A relatively undiscussed part of healthcare reform is the government’s requirement that health providers give patients access to their patient records.
Health providers are required to communicate electronically with at least 5 percent of their patients during 2014 or risk losing EHR (electronic health records) incentive money from the federal government.
But according to Karen DeSalvo, the national coordinator of health IT under the Department of Health and Human Services, only 30 percent of patients have been given access to the so-called “Blue Button” at their provider’s website, where they can log in and access their patient records. DeSalvo, in her first speech as national coordinator, spoke at the Consumer Health IT Summit in the District of Columbia.
In addition, patients aren’t using the online records, either: DeSalvo said only half of the patients with access have taken advantage of it.
“We want to encourage people, when the information is there, to keep using it so that demand doesn’t go down,” DeSalvo said.
The App Association‘s Executive Director Morgan Reed, who attended the event this morning, gave a compelling example of why patients need access to their records: Five years before a man died of cancer, he visited the ER for chest pains. The ER doc examined the man and noted a “small mass” near his patient’s heart. But the busy doctor treated the man only for chest pains and sent him on his way.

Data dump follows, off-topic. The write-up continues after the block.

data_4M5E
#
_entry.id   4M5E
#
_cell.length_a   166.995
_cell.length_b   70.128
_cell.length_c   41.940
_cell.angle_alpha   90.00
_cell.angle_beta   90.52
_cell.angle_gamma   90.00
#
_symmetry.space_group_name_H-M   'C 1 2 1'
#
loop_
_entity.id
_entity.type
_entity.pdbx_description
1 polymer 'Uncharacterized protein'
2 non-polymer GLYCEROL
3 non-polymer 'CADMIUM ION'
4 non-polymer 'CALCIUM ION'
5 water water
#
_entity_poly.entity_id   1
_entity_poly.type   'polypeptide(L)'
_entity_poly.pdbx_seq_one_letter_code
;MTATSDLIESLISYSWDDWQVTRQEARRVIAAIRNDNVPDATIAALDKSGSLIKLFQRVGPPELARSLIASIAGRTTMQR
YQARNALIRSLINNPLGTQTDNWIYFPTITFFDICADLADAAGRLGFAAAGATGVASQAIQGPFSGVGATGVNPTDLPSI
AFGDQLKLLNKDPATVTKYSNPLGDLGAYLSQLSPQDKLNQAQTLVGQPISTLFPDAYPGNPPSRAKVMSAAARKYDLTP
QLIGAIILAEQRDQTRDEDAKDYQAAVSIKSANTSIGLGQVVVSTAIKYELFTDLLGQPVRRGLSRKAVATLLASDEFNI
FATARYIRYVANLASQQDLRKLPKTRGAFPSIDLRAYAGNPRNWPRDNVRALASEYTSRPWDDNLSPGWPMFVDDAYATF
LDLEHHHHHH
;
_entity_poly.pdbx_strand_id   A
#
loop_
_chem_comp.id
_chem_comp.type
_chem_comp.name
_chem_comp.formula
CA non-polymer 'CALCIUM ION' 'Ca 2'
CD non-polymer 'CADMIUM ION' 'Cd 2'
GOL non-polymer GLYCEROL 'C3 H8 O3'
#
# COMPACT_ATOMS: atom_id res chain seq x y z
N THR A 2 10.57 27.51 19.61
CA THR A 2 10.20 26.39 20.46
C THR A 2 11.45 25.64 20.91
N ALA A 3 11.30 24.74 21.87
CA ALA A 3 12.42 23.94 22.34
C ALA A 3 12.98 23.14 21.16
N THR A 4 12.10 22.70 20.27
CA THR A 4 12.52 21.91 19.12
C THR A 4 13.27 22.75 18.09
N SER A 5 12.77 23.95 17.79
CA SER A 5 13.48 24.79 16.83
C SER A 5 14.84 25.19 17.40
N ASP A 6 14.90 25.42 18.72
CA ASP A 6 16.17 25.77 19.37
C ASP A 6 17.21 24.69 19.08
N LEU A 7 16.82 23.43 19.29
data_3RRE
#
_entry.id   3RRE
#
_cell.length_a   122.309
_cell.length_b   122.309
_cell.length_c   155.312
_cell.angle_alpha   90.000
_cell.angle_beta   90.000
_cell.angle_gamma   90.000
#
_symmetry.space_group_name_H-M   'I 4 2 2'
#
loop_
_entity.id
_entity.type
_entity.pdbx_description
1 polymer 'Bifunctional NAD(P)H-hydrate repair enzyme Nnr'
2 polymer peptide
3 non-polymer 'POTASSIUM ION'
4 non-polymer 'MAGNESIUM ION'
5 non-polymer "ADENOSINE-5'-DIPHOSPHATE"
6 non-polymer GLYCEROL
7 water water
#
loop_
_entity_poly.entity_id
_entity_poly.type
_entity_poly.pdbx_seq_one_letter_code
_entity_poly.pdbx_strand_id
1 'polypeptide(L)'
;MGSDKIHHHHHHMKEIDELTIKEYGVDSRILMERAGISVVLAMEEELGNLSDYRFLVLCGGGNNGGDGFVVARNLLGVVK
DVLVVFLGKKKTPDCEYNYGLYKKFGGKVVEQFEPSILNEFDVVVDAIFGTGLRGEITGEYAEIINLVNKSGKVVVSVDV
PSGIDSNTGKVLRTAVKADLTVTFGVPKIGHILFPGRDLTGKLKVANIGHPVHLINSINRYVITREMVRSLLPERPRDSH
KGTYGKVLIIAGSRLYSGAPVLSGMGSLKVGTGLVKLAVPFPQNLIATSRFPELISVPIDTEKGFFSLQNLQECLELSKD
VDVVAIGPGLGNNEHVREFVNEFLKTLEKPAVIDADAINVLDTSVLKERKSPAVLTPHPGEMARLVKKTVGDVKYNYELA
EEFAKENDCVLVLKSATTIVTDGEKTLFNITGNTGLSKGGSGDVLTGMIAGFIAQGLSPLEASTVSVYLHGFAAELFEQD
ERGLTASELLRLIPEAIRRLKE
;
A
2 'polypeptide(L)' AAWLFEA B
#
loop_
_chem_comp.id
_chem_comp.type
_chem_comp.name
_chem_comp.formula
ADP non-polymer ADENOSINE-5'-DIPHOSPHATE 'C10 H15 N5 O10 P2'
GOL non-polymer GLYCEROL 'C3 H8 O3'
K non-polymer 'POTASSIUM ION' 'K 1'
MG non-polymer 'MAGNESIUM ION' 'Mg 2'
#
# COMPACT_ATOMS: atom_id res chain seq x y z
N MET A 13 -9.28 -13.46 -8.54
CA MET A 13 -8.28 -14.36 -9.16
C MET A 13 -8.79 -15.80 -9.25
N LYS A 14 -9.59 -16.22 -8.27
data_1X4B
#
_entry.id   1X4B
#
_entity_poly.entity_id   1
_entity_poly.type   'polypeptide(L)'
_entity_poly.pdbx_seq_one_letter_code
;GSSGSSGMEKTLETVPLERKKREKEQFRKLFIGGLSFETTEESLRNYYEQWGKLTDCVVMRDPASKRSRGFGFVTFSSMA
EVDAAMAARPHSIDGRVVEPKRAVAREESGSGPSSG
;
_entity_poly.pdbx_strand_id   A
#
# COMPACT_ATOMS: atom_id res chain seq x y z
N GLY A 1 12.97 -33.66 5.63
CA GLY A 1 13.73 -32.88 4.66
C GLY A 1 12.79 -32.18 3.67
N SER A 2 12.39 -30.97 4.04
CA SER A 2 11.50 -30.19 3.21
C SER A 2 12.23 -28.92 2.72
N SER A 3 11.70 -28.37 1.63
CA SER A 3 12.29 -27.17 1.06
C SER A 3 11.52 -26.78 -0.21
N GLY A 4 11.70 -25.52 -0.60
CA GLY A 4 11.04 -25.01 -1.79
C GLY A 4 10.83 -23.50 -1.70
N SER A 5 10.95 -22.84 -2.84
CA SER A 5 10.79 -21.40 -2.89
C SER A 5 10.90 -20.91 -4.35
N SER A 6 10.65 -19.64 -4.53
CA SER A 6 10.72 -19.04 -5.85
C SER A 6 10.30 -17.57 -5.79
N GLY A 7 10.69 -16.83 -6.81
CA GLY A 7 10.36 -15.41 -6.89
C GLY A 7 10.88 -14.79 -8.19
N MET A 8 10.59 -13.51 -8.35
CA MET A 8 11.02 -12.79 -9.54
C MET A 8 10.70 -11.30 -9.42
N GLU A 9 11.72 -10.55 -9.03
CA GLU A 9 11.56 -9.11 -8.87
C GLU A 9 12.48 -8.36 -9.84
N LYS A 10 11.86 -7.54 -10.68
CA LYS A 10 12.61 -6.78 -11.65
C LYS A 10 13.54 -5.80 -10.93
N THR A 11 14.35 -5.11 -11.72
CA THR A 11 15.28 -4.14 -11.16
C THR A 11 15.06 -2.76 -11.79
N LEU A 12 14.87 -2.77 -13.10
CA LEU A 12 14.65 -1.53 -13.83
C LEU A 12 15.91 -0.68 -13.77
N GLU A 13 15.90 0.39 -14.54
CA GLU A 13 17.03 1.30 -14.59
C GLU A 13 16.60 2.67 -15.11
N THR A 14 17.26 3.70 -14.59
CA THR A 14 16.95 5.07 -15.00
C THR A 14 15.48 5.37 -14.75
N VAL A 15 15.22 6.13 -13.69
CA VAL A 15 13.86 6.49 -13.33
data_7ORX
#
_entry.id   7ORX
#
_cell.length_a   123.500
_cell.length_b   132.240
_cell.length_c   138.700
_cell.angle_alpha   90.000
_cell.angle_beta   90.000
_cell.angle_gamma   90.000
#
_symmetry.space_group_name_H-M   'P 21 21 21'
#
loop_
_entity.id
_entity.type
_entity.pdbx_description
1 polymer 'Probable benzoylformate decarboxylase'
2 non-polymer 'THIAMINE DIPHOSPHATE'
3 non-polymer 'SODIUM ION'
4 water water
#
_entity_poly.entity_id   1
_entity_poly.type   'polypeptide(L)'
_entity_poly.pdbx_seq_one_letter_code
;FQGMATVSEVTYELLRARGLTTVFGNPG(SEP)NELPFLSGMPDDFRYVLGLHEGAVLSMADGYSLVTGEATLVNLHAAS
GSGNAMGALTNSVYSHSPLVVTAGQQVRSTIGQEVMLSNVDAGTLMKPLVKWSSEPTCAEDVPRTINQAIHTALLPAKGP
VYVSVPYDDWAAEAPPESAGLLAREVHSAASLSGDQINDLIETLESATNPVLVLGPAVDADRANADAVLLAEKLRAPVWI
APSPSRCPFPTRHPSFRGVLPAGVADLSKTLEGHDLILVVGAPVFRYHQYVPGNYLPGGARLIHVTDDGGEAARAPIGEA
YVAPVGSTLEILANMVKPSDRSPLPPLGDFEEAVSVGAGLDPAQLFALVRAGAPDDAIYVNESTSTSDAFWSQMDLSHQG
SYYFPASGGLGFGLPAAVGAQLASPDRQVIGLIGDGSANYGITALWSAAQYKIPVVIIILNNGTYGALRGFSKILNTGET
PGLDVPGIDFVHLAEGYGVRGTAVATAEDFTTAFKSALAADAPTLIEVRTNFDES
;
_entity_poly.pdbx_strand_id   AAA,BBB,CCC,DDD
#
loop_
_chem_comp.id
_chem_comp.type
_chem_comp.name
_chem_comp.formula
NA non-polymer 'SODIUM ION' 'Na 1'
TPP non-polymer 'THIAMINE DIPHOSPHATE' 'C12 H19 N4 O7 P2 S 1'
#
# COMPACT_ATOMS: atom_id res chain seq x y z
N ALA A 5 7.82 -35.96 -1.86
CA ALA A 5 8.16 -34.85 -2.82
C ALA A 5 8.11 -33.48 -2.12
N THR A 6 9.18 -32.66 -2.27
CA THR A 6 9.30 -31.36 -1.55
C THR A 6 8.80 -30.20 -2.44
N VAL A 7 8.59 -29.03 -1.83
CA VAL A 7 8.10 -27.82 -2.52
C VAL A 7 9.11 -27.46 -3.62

Had this patient been able to access the doctor’s notes in his chart, he would have made sure to visit another doctor to have the mass checked out. It could have saved his life.
Another survey says that of the people who have access their personal health record online, 88 percent said they found the information to be very useful.
“It proves that consumers have an enormous hunger for better user interfaces to interact with care providers,” Reed says.
There’s also a macroeconomic aspect: In the U.S., more than 200,000 Americans die from preventable medical errors each year, and the cost to the healthcare system exceeds $17 billion. Patients can prevent many medical errors by taking responsibility for his or her own care.
DeSalvo’s office will soon be launching a new campaign to help consumers access their patient records. Toward this end, the Office of the National Coordinator for Health Information Technology announced a new “Blue Button toolkit” to educate consumers.